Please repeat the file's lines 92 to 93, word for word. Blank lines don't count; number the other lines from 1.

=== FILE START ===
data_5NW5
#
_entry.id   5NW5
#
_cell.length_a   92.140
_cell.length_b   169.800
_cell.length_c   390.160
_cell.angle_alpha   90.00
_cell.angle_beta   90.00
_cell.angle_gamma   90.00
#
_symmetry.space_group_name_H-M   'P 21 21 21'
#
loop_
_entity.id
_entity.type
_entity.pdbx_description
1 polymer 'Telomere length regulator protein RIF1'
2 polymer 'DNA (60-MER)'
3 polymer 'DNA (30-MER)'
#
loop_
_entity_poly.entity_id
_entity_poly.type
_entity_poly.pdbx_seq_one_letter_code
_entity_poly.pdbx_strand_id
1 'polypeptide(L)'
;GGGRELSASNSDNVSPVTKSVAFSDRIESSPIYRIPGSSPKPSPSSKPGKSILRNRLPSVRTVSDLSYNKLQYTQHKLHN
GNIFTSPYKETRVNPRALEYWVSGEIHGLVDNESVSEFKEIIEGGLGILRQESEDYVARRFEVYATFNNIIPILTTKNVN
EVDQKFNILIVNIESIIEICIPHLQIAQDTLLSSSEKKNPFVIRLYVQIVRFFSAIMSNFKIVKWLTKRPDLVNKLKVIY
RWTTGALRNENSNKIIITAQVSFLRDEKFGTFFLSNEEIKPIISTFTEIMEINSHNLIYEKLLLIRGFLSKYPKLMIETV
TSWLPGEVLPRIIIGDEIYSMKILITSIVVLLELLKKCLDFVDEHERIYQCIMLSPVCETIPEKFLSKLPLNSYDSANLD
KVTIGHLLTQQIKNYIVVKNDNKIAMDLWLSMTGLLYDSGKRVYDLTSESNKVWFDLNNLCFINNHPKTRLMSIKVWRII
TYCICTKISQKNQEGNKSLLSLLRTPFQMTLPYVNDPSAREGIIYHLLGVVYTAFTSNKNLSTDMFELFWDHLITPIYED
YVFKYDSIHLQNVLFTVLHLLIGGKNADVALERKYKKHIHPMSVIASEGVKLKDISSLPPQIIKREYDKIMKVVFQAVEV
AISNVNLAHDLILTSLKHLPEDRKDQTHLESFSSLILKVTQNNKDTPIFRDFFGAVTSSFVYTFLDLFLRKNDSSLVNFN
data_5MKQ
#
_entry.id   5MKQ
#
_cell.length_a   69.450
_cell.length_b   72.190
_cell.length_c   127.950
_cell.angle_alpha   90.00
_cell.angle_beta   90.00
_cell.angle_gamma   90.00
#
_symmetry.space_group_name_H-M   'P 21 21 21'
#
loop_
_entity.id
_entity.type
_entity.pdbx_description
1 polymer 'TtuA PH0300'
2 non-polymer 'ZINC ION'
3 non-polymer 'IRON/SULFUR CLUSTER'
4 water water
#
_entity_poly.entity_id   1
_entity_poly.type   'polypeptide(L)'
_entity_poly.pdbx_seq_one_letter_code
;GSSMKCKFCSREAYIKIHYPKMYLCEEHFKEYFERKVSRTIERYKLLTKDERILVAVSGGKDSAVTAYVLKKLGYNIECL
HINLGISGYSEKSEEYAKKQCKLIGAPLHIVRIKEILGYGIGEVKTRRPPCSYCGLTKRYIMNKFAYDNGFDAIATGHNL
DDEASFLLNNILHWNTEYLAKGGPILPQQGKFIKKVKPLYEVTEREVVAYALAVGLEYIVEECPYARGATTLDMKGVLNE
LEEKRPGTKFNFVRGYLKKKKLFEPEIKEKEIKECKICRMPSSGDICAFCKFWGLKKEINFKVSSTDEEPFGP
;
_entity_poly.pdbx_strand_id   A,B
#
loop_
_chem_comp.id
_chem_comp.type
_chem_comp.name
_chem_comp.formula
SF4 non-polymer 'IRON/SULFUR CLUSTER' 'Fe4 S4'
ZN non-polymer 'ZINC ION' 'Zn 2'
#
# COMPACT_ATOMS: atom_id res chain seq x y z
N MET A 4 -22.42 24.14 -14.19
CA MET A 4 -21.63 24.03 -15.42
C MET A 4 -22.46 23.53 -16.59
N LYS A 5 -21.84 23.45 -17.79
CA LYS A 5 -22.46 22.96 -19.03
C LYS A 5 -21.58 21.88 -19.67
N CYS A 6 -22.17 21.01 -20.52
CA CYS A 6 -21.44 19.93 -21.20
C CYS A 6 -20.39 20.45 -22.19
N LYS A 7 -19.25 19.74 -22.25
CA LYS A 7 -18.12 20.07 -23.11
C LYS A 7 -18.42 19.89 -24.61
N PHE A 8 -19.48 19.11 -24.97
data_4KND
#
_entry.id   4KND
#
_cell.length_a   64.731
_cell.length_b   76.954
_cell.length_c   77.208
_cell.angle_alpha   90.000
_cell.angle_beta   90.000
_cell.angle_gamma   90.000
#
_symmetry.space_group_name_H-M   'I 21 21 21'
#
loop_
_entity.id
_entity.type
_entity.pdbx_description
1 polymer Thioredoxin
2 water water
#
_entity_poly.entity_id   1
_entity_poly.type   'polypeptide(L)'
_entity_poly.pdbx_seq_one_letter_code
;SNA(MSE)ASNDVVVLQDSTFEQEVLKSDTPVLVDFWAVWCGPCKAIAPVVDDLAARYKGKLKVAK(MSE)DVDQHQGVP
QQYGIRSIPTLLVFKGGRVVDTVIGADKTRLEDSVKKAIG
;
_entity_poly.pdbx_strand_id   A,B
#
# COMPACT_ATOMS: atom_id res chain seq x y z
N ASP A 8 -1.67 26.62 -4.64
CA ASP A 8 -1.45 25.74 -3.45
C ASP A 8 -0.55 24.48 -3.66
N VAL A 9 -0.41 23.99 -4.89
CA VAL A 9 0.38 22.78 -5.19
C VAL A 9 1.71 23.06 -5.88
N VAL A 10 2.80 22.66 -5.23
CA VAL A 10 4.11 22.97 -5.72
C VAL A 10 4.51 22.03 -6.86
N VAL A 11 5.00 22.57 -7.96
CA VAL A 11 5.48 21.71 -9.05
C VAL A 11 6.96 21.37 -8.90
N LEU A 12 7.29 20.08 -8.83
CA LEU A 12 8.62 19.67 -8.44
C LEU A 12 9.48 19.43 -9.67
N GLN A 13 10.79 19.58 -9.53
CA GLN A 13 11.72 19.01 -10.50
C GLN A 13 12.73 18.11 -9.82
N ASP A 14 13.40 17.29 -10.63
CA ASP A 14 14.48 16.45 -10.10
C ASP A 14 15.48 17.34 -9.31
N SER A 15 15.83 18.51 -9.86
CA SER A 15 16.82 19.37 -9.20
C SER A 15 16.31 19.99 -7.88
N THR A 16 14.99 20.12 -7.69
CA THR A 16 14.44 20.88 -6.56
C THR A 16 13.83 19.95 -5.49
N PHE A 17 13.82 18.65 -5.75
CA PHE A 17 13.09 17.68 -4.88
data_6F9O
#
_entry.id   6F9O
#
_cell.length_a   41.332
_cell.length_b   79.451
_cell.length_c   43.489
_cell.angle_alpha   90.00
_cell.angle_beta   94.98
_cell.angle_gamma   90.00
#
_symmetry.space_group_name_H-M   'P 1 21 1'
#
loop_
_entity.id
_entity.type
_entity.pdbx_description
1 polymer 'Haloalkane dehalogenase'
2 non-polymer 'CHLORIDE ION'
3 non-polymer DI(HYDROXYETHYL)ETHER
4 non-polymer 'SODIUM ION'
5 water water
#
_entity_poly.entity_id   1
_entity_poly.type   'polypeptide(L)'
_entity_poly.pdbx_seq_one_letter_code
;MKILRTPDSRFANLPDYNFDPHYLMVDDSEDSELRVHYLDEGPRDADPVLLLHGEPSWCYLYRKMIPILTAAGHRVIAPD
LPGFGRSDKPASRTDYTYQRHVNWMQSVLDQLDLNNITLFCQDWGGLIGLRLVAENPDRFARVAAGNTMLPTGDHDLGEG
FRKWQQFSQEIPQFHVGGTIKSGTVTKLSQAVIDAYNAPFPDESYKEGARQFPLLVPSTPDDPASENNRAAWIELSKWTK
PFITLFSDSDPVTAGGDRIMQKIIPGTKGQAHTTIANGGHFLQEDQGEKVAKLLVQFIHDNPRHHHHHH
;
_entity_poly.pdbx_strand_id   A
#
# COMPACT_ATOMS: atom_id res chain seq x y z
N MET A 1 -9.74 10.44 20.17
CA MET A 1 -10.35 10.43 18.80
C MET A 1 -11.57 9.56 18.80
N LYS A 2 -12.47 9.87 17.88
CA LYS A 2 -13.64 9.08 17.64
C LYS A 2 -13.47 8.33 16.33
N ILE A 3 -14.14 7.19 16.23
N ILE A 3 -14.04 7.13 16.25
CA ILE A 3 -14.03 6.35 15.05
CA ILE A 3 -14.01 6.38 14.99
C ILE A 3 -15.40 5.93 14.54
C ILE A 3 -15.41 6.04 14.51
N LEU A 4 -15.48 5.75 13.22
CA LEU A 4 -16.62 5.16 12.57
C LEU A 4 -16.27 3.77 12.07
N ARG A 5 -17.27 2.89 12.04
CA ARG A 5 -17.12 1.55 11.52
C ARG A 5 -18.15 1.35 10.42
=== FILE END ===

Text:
#
_entry.id   4KND